I know you have been waiting to hear my response to Jessica’s question. To begin, I would like to say that I did not know the impact her question would have on my reflection. I struggled to reconcile the seeming two split worlds I was observing in Nairobi Kenya. The pictures will tell the story: On the one hand were modern malls equipped with tanning tables, all kinds of modern conveniences exotic cosine, expensive cars and even playing grounds for kids. On the other hand were sprawling slums with huge populations, no running water, terrible craters on parts of the roads and stagnated traffic with motorists devising their own traffic rules as they wish. I was deeply moved by the contrast and my eyes were immediately drawn to it as I will reflect on my village experiences in the coming blog posts.
As I watched and experienced life in Nairobi after a few days, I began to draw from the two world views that have come to dominate my thinking lately; the Hebrew holistic world view and the Greek split world view (spirit and matter). I wondered whether the split reality embodied in the Greek philosophy which has also been reflected in Christian theological systems enables people to live in two different realities with minor conflicts if any. I heard people talk about their faith in terms that focused simply on their heavenly yearnings and very little of their earthly realities which bothered me a great deal. I was bothered partly because my reading of the scriptures has increasingly led to a discovery and appreciation of the wholeness of the creation which is embodied in the Hebrew view of reality.
Yes the Scriptures also talks about heaven and earth as separate realities but Jesus taught us to pray “may your kingdom come and your will be done on earth as it is in heaven.” I believe that the New Testament proclaims the coming of the kingdom of God here on earth which began with the coming and ministry of Jesus. This I believe is the reason apostle Paul wrote to the Ephesian Church telling them that God already made known to them and by extension us the “mystery of his will according to his good pleasure, which he purposed in Christ, to be put into effect when the times will have reached their fulfillment -to bring all things into heaven and on earth together under one head, even Christ.” (Eph. 1:9-10).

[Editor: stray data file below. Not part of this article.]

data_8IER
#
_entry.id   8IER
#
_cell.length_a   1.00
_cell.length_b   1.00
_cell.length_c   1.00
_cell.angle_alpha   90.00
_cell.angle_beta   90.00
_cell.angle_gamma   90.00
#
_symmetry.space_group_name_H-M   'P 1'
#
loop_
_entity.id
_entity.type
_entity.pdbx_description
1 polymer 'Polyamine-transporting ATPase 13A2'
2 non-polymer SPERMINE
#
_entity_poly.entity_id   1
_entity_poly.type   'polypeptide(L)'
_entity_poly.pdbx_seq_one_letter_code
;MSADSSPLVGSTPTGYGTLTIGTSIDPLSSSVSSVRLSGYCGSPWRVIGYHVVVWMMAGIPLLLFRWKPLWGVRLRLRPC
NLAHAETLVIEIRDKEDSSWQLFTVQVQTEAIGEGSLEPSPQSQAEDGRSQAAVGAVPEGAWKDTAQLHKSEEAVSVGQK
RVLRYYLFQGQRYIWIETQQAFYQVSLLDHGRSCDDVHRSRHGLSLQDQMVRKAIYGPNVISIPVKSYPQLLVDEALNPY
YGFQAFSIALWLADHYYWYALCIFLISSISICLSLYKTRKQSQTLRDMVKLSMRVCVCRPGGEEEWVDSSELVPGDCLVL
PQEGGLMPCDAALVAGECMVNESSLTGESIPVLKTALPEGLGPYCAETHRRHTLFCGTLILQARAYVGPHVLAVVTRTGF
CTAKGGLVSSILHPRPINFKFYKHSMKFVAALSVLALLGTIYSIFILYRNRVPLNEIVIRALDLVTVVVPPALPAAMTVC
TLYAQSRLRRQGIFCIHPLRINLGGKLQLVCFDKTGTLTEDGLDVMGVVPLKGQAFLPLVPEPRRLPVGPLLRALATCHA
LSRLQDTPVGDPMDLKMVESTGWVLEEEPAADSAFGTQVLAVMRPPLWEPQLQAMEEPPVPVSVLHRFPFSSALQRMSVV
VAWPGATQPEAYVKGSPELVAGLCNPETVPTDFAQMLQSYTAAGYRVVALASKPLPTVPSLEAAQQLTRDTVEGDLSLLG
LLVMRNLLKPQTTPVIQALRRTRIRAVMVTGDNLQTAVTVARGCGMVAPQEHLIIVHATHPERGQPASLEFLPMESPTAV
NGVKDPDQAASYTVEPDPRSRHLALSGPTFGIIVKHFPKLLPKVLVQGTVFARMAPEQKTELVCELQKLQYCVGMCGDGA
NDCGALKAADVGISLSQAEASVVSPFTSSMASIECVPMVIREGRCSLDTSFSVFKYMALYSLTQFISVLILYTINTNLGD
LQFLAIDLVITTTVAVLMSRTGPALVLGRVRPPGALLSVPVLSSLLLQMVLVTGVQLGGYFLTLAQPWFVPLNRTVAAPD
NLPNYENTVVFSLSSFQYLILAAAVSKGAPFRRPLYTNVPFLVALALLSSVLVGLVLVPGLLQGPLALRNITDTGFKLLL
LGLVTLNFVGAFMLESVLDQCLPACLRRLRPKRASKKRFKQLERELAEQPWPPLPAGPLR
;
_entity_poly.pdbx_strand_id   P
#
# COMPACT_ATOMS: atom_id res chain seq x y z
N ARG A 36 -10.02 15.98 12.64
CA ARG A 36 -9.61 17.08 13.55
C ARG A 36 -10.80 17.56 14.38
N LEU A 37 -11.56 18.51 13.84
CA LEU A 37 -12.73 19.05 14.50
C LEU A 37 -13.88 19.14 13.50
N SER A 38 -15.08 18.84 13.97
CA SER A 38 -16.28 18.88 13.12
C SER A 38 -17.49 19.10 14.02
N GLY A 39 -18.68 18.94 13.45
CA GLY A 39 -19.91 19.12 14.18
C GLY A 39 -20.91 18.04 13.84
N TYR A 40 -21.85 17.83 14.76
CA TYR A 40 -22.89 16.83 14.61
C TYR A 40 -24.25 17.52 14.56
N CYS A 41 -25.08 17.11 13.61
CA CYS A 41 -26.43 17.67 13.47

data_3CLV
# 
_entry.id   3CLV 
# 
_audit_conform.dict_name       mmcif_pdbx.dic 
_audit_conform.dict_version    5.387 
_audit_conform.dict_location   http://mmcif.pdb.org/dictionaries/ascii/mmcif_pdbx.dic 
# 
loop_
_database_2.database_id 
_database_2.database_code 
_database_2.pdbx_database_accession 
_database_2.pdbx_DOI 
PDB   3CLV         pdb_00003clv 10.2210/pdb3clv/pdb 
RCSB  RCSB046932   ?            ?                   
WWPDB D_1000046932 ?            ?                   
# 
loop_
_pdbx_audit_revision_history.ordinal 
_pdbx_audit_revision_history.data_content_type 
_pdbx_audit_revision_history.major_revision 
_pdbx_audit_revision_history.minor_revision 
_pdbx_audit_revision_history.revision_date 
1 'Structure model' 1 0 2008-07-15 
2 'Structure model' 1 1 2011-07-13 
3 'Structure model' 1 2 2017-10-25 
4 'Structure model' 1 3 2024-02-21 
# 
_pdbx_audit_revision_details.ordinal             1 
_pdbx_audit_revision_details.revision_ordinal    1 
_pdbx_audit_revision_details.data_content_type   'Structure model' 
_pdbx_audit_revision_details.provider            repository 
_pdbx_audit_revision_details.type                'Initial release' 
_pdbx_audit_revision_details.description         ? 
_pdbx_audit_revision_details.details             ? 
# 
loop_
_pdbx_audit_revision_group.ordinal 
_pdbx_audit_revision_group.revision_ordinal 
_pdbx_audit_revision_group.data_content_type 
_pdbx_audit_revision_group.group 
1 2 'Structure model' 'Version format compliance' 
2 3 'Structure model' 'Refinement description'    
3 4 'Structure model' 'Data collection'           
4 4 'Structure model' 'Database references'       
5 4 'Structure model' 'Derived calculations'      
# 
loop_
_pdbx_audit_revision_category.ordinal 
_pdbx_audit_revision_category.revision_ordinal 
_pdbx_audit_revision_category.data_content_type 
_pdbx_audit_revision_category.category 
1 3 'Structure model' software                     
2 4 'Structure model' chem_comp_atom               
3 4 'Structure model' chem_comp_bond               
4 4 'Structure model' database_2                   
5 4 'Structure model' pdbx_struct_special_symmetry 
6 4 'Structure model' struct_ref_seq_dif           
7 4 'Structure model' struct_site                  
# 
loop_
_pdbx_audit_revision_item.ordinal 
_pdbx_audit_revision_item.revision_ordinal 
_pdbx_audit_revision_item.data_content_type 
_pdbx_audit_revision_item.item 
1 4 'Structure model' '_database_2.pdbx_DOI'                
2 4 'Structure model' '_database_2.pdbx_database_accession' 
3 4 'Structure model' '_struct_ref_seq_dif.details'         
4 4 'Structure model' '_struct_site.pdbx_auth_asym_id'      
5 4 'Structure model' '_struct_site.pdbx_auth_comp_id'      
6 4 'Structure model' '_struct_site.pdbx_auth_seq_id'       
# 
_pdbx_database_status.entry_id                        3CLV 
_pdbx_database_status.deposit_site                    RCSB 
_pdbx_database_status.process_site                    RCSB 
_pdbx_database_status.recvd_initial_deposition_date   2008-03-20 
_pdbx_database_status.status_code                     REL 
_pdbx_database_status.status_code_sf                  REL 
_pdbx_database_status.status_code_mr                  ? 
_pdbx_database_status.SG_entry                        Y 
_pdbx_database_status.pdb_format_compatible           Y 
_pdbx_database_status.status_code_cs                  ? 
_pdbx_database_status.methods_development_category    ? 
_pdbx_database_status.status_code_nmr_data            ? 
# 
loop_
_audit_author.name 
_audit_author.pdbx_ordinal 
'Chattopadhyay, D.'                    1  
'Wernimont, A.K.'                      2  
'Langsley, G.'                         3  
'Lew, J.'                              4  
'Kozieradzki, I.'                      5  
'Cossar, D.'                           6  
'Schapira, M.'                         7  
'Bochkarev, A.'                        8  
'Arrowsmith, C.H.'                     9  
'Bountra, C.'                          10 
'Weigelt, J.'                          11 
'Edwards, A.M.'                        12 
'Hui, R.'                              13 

I believe as Paul did that this “fulness of time” began with Jesus’ kingdom announcement and embodiment through his life, death and resurrection. This kingdom message and embodiment in Jesus of Nazareth I believe is the mission of the church which impacts the created yet fallen world. The coming of Jesus was the world’s greatest event because it signaled the beginning of a decisive move by God to redeem the creation and make all things new and restore the creation to its original intent. As I looked around what I saw stood in contrast to what I have just described; I saw the split world reality embodied there more than the holistic reality that I believe the Gospel message proclaims.
This seeming state of affairs which I believe is not only unique to Africa raised several deep questions in my mind and heart. The situation invoked a further debate within me on two separate levels; personal and church. On a personal level it brought to surface the issues that I have wrestled with and continues to wrestle with in regards to my faith confessions and convictions on the on hand and how I actually live my live as a confessing Christian on the other. I tried to review what I believe about God, Jesus and the Holy Spirit and glanced at my life and I found a huge gap. On the second level, I reflected on what I believe about the church and its mission to the world and what I experience in church life even as a pastor and once a gain I found a contradiction. The discovery here is not new to me and faith life in general but coming back here heightened it even more as I looked around me and the split reality dominated by experiences. I will continue to ponder why what we know and believe and what we ought to do because of what we believe seem to be contradictory. Apostle Paul and other church leaders have wrestled with this question throughout the history of the church. I do believe that when this separation or contradiction between faith and life occurs, it diminishes my capacity and the church’s capacity to be faithful to God and as such our it diminishes out capacity to impact the world. This ought to really bothers us as Christians.
In Ephesians Paul invites Ephesian Christians to examine what they believe about God asserting that their belief about God ought to impact what what they do for God. If this is the case then we need to reexamine what we really believe about God and the church and their respective mission. I have chosen the book of Ephesians for my reflection during my sabbatical and time in East Africa. I agree with Paul that my faith convictions as a christian matters which is the message I see in the book of Ephesians.
In Ephesians we learn for example that in Jesus God is at work and as a result;
1- The creation has been united in Christ Jesus (chapter 1), no more split reality
2- The walls of division between Jews and Gentiles fell (Chapter 2) and so should our walls today
3- There is unity between wife and husband (Chapter 5) this unity is beautiful and is a reflection of the new relationship between the church and her redeemer Jesus Christ.
I will use this line of thought to guide me in my reflection as I move from the city of Nairobi kenya to the villages of Nyabange Tanzania and Migori Kenya from here on. I will also include pictures that aided my reflection on each post. stay tuned